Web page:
TIFF artistic director hopeful about 'OscarsSoWhite' debate
Artistic Director Cameron Bailey speaks during the Toronto International Film Festival press conference announcing the 2015 Canadian features and shorts lineup in Toronto on Wednesday, Aug. 5, 2015. (Aaron Vincent Elkaim / THE CANADIAN PRESS)
Victoria Ahearn, The Canadian Press
Published Monday, January 25, 2016 7:27AM EST
TORONTO -- The artistic director of the Toronto International Film Festival says he's frustrated by the lack of diversity amongst this year's Oscar nominees but ultimately hopeful.
"I think the debate that's been started by the second year of 20 all-white nominees is actually a really good debate to have," Cameron Bailey tells The Canadian Press.
"A lot of opinions that just didn't get to be expressed are being expressed, for better or worse, and I think that's a good thing. Because I think there is a structural problem, a fundamental problem in the film industry in particular, and at least people are talking."
Two straight years of all-white acting nominees ignited the #OscarsSoWhite social media campaign and has some big industry names publicly expressing their outrage. Some, including director Spike Lee and actors Will Smith and Jada Pinkett-Smith, also say they're not attending the awards show on Feb. 28.
Bailey doesn't have a position on the so-called Oscars boycott, noting "it's really down to each person."
"If you're lucky enough to get an invitation to the Academy Awards and to have the choice to go, you're already in an elite position, let's remember that," he says.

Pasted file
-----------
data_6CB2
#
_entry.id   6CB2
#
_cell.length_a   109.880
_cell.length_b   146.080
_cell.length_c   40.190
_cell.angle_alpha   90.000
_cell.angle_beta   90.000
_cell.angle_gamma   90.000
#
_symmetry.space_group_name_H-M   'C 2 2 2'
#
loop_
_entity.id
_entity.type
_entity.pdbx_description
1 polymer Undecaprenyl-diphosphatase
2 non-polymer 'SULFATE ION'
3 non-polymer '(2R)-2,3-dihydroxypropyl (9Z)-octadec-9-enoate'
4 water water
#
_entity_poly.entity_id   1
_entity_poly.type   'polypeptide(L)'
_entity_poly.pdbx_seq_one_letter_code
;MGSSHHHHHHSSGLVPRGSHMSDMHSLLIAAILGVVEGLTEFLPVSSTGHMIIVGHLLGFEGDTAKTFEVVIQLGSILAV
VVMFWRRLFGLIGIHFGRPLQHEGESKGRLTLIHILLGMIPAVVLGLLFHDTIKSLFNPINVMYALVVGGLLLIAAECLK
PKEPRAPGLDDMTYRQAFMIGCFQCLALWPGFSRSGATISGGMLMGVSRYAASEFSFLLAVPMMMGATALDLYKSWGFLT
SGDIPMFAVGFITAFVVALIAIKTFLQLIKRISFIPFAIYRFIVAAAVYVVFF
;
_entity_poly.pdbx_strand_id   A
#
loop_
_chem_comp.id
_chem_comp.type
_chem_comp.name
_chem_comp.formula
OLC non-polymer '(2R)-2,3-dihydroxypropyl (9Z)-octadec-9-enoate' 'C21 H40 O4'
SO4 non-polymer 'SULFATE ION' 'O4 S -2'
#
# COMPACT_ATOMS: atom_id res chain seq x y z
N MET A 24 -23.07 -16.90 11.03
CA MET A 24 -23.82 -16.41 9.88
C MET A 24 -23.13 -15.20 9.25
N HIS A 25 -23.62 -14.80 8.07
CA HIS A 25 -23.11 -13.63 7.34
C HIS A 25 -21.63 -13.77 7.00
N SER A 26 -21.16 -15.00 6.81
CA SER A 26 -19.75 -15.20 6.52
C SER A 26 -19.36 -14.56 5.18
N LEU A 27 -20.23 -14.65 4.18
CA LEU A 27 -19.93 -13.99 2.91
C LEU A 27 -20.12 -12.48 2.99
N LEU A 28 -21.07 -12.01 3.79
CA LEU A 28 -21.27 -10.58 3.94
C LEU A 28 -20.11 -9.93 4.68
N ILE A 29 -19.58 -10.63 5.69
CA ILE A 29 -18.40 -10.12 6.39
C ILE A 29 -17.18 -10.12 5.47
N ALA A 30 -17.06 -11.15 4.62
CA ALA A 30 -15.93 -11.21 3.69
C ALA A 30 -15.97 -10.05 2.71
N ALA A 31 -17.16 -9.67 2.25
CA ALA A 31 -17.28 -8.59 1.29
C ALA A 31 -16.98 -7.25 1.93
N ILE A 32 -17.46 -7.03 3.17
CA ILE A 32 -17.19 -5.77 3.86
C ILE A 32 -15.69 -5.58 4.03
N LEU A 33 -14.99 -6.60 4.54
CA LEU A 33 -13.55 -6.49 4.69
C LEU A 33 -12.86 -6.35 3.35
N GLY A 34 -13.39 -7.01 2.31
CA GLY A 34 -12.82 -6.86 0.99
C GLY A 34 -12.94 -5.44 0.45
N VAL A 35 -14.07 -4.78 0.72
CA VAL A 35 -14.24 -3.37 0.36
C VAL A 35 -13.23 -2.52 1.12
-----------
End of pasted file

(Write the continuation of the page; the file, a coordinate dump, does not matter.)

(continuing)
"But if people choose to boycott to make a statement, then that's fine, that's totally OK. I don't think that there's going to be any kind of mass boycott and I don't know that that is useful in the long run.
"But I think calling awareness to a problem is useful, and you can do that by attending and just talking about it, or you can do it by very vocally staying away."
Bailey applauds recent moves by the Academy of Motion Picture Arts and Sciences to make its membership, governing bodies and voting members more diverse.
"I think they're doing what they can, and they're also -- this is maybe even as important -- they're fessing up, they're saying 'There's a problem and we're not happy about it,"' he says.
"I think for the leaders of that organization to say that is kind of a big deal."
But, as Bailey wrote on Twitter: "Studios, you're next."
"I think a bigger question has to do with the development and financing and production and distribution of the movies that actually will go up for awards, drastically increasing the diversity there," says Bailey.
He feels audiences need to have more awareness when it comes to having empathy and connecting with what they see -- and view as important -- onscreen.
"I think all of us get used to identifying and projecting ourselves into the lives of these kind of white, male heroes who save the day in most cases in most movies," he says.
"Their mid-life crises are seen as what's most interesting. Other experiences are often sidelined, and shifting that I think is the biggest challenge. It's hard to do, it's complicated, it'll be hard and it'll make a lot of people angry just even to talk about it, but I think that's the root of this."
In 1995, Bailey started the Planet Africa program at TIFF, which ran for 10 years. He says TIFF programmers also take steps to ensure there's gender diversity at the fest.
Looking ahead to TIFF 2016, Bailey says the "more important challenge is to try to fully integrate a diverse range of voices into everything."
"So for me it's now more about making sure that our gala lineup and our special presentations, our big red-carpet films, reflect that diversity rather than doing something as a kind of sidebar."